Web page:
Cannabis Harvesting Guide
Those of us without a natural “green thumb” may shudder at the idea of growing and harvesting our own cannabis plants. Although tending to cannabis plants requires patience, it should ultimately be a rewarding process, yielding quality flower and saving money in the long run. Better still, harvesting cannabis isn’t all that complicated, in theory anyway. The most important factor is timing. Knowing when to harvest is key to reaping the benefits of a healthy, potent yield of cannabis. Our cannabis harvesting guide will cover the basic steps to harvesting your cannabis plants.
How will I know when to harvest cannabis plants?
Of course, the first step is to determine the best time to harvest cannabis plants. The best way to check your marijuana grow is to examine the stigma, or the hair-like strands that cover buds, and the trichomes, the resinous glands all over the plant. Pro tip: use a magnifying glass.
The best time to harvest cannabis is when the stigmas are curly and the trichomes are opaque, or a milky white color. It’s common for the larger colas on top of the plant to mature faster than those on the bottom due to the amount of sun or light exposure. Some growers might make the call to harvest some of the larger buds that are ready, while letting the unripe colas continue to mature (we’ll cover this in more detail later). As you’re examining the plants in preparation for harvest, look for impurities like fungus or pests and be sure to clip the damaged portions before harvesting.
Steps to Determine When to Harvest Cannabis:
- Check that the stigmas are starting to curl.
- Make sure trichomes are an opaque white color.
- Check for impurities.
Note: If you’re growing outdoors, be mindful of the weather — deep freezing temperatures or severe rain storms can wreak havoc on your plants and potentially ruin your harvest. You may need to make a snap judgment and harvest your plants slightly early to avoid damaging your yield, or find a way to cover your plants if you’re anticipating severe weather.
My plants are ready for harvest — now what?
To flush or not to flush cannabis plants?
To flush or not to flush? That is the question. We’ve enjoyed following the years-long cannabis flushing debate on CannaCon.org. Ultimately it’s your call. If you’ve been using a mineral-rich fertilizer and you’re going to flush your plants, start roughly two weeks before harvest. Essentially, water your plants regularly but avoid using any minerals or fertilizers. Your plant may begin yellowing which is normal, but halt if your bud’s leaves begin yellowing. Once this process is completed, you’re ready for harvest!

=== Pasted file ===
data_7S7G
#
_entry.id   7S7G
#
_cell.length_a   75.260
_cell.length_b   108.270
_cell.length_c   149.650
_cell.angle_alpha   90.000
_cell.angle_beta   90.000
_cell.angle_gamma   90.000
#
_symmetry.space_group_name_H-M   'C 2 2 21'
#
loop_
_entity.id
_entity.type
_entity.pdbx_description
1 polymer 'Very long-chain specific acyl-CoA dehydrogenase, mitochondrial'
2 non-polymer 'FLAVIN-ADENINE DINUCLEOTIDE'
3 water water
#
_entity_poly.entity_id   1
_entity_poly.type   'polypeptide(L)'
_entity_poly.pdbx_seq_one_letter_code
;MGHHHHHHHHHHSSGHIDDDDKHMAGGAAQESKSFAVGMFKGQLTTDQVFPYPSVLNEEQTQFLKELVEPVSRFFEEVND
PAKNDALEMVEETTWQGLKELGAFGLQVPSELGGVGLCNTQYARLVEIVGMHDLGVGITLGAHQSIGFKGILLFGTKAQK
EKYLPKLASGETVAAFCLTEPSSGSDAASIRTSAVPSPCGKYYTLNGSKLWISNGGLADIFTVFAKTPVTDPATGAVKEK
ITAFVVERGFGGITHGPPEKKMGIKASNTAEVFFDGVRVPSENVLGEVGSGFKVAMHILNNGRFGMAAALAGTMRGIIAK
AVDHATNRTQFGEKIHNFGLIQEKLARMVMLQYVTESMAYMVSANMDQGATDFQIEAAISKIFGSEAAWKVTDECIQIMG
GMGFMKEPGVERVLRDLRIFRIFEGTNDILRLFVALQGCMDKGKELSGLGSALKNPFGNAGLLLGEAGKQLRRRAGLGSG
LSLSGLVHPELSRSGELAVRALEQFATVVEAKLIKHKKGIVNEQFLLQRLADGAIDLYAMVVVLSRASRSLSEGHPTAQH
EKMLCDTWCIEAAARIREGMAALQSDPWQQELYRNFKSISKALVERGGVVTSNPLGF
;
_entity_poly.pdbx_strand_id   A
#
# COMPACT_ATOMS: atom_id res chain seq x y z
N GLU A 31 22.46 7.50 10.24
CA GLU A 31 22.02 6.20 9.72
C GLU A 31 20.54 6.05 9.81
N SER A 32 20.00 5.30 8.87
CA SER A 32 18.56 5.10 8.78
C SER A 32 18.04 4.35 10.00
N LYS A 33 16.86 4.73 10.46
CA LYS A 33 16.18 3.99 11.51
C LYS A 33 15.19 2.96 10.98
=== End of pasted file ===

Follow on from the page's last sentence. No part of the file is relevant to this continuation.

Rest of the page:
Any pro tips on how to harvest cannabis plants?
Now that you’ve completed all of the necessary steps, it’s time to reap what you’ve sowed!
What You’ll Need to Harvest Cannabis:
- Trimming Tray
- Rubbing Alcohol
Many growers suggest tackling your harvest in sections. This method is less time consuming and more beneficial to your overall yield. If the colas on the top of your plant are ready to harvest, clip those first and allow the smaller colas to thrive a bit longer to reach peak maturity. Once you’ve collected your tools and created a game plan, you’ll begin the rest of the trimming and drying process.
Wet Trimming vs. Dry Trimming
Now it’s time to determine how you will trim your buds. There are typically two methods for trimming your cannabis plants — wet trimming and dry trimming.
Dry trimming is a common method among growers. Most cultivators choose to hang their buds upside down for about five to seven days. You’ll get the best results if you hang them in a very temperate, dark room with low humidity levels (roughly 45-55%). If you live in a hot, humid climate it may be best to store them in a cool room with a dehumidifier running.
While your cannabis plants are drying, THC converts from THCa to THC, the psychoactive compound we all know and love. After the drying process is complete, cut away all of the branches and larger leaves, then mindfully trim around your buds.
If you’d prefer wet trimming, there is no drying period to consider, so you can cut right to clipping. Note that this process can be a bit sticky, so keep rubbing alcohol around to clean off your trimmers in between buds.
Storing Your Cannabis Harvest
Cannabis harvesting can be tricky for beginners, but if you keep a close eye on your plants, mind the weather and follow these simple steps, it’s worth growing your own flower to be enjoyed in bongs, bowls, joints, edibles and more. The satisfaction of sitting back and enjoying a freshly packed bowl of your own flower is fantastic.
Preserve that experience and your efforts by storing your yield in the world’s best curing and storage container with absolutely no thinking required — the CVault. Made from 304 food-grade stainless steel construction, the CVault has a multiple-latch design and patented humidity pack holder to protect your trichomes. Combine the CVault with a Boveda pack, and you not only have a fool-proof curing container but a perfect place for post-curing storage as well.